Just because my faith has been shaken, just because I’m experiencing doubt, just because I’m questioning God, it doesn’t mean I give up my faith all together. It reminds me that I live in a very fallen, very broken, very messy world and there really are no guarantees of safety. It reminds me that at any moment things can completely fall apart, and there literally is nothing I can do to prevent it.
But just because I have doubts, it doesn’t mean I throw away my faith all together.
I’ve found over and over again that in these seasons of doubt, if I run away from God and stop trusting Him altogether, if I run away from my community of faith, I wind up running away from the very answers I’m looking for.
I’m not saying faith should be blind. I’m not saying that we should just ignore hard questions and pretend everything is ok. I’m actually a huge advocate of intellectual honesty in our faith. I’m saying we should give God the benefit of the doubt in these situations and rather than running away, we should lean in even more.
Yes, ask hard questions. Yes, be honest about how you’re feeling. But do so as you press into God. So the rug got pulled out from under you? Do you think you’ll find the answers you’re looking for apart from God?
In my own experience, I’ve found that even though it’s one of the most uncomfortable feelings, entering into my doubt and not running from my fears has helped bring resolution sooner and grown my faith in significant ways. Sometimes it hurts like hell, and often things get worse before they get better, but running away from my doubts and questions has never helped at all.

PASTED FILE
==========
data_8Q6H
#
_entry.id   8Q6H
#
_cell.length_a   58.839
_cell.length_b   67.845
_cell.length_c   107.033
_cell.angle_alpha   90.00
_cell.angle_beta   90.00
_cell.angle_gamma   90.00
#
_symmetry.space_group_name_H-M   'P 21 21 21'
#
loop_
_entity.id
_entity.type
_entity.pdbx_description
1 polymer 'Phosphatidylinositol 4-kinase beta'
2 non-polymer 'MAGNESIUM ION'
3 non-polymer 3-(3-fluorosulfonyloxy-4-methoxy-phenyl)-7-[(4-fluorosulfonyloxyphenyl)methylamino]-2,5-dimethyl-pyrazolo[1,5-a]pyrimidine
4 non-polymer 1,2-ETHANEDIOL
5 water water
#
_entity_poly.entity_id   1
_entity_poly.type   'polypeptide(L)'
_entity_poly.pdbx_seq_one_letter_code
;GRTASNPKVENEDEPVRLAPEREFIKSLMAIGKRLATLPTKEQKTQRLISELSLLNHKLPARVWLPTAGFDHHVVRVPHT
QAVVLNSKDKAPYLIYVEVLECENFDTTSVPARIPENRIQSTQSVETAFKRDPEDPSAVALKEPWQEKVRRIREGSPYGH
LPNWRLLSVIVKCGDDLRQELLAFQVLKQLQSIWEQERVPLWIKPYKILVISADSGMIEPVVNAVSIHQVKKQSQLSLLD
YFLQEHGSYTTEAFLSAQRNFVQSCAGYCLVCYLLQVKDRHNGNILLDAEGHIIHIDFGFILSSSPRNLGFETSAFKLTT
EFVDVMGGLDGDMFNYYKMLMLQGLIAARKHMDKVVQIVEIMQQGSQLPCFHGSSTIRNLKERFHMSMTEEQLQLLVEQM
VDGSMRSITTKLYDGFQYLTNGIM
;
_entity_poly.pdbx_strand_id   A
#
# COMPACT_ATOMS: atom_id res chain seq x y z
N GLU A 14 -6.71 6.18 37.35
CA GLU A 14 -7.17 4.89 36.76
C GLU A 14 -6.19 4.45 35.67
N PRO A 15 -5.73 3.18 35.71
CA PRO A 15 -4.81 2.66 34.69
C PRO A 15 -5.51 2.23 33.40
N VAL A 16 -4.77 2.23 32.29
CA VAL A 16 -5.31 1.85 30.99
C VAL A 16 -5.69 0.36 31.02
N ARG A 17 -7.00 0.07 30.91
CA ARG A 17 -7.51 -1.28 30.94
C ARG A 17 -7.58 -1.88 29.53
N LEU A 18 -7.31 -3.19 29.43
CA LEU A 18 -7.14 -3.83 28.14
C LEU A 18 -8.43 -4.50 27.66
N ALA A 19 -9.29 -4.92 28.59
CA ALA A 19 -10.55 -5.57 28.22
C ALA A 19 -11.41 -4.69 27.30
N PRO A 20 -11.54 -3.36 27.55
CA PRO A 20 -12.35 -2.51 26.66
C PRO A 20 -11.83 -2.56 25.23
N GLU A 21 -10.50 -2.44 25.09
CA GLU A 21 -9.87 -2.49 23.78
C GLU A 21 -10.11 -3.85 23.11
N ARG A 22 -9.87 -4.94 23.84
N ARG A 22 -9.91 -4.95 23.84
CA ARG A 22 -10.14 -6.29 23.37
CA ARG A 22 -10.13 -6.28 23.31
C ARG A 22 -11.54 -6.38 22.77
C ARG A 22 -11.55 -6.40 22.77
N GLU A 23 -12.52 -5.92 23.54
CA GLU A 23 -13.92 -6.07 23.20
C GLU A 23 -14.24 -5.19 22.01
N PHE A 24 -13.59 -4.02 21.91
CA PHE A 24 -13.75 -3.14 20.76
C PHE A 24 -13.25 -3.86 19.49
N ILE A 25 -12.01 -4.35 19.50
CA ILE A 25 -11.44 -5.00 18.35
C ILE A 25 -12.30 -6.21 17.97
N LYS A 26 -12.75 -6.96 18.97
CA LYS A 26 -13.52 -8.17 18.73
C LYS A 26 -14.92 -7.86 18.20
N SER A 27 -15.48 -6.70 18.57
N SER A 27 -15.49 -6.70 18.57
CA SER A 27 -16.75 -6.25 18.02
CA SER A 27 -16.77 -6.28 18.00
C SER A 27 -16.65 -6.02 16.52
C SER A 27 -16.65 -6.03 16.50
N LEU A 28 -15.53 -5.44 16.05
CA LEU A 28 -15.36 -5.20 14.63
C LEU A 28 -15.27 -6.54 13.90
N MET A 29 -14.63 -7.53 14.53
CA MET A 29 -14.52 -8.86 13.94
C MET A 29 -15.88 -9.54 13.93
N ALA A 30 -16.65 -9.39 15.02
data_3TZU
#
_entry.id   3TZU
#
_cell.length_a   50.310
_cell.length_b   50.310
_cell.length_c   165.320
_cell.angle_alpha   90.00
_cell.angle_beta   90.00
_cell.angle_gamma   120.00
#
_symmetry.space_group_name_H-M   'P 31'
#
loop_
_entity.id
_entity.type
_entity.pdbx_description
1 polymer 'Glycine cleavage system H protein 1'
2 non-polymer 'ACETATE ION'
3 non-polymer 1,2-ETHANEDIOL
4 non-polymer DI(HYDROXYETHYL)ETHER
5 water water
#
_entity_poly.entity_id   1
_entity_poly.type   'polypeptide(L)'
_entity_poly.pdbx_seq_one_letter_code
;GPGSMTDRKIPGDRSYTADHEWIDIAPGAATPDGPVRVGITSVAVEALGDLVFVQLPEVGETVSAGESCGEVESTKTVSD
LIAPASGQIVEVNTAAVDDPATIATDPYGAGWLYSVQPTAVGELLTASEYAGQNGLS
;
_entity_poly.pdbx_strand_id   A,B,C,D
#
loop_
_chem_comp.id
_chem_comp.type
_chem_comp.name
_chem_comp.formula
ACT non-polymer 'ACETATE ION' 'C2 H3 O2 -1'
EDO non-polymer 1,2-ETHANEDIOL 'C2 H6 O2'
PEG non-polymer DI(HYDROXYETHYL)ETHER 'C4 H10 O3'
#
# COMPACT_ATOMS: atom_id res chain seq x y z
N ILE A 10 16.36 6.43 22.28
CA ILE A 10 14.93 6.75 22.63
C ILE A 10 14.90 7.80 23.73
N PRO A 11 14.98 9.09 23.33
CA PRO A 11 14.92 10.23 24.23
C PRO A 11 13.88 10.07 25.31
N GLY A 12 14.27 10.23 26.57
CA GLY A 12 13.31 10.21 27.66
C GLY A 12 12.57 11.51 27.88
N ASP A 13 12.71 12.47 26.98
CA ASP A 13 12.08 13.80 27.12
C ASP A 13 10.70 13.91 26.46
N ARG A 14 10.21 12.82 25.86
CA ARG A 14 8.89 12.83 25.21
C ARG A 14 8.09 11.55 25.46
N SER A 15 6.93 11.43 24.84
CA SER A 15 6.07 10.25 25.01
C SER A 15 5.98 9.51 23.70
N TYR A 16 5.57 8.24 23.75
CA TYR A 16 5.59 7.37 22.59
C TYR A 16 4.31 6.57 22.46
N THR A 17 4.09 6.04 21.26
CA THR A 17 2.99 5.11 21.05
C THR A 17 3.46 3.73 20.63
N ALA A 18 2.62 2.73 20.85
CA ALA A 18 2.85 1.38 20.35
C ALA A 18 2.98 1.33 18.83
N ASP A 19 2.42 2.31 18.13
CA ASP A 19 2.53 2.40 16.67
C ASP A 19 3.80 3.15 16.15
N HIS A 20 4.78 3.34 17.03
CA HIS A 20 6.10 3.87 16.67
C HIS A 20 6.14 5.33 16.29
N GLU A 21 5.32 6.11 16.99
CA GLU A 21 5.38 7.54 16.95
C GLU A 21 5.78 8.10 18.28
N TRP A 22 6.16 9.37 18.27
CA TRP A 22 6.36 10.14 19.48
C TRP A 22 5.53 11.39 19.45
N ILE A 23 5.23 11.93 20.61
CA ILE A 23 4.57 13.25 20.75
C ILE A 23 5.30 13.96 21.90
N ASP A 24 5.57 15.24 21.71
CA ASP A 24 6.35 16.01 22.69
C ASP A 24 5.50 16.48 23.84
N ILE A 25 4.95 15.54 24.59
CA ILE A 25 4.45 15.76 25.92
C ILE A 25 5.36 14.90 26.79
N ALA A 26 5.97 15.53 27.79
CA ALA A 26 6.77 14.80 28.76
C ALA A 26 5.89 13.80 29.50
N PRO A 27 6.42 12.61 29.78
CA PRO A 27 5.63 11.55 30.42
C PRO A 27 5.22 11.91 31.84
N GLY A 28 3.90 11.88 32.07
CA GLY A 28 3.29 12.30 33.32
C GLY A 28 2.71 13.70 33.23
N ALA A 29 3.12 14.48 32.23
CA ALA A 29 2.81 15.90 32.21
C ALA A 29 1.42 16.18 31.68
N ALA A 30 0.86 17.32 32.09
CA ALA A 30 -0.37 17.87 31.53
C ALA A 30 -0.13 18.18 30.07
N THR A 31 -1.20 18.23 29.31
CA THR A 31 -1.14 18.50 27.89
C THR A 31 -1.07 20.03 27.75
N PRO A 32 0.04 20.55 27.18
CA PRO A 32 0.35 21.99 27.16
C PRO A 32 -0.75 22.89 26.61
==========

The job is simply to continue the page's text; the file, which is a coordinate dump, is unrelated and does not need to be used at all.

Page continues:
This is one of those sticky, messy areas of faith. It’s the real life, dirty, gritty, blood-sweat-and-tears part of faith. The part where I’m very aware of my humanity. The part where I do a lot of yelling and cussing and crying in my conversations with God. But it’s also the part where the dark corners of my heart, the places where the hope and love of the gospel haven’t penetrated to yet, get brought to the table and some real breakthroughs happen. It’s where the most real growth and change happen.
I wish I had more answers. I wish I could tell you that bad things won’t happen. But the truth is, sometimes life can really screw with you. Hard things happen, and we are left with lots of questions. The point of all this is to say that when you find yourself with those hard questions, that you can take them to God and see what He does with them. Don’t hide the questions. Don’t feel guilty about asking them.
I wish I could tell you I know the answers to some of those hard questions. I wish you had answers for some of mine. All I know is that every time I hit one of these seasons, God is right there in the thick of it with me. And the more I’ve learned to lean INTO him rather that away from him, it’s turned out a little bit better.
Remember that it’s a season. Eventually, after an accident, you get back to a place where you can be on the road without being driven by fear. Eventually, after a crisis, your faith will stop expecting the worst to happen. I know that if you’re in a crisis of faith right now, it might not feel like it. That’s ok. This is where community is such a beautiful thing because where your faith is weak I can lend you some of mine.
Lean into God. Lean into your community of faith. Bring your questions, your heart, your honest self to the table. Don’t let your fear drive you. Lean in. I know you can.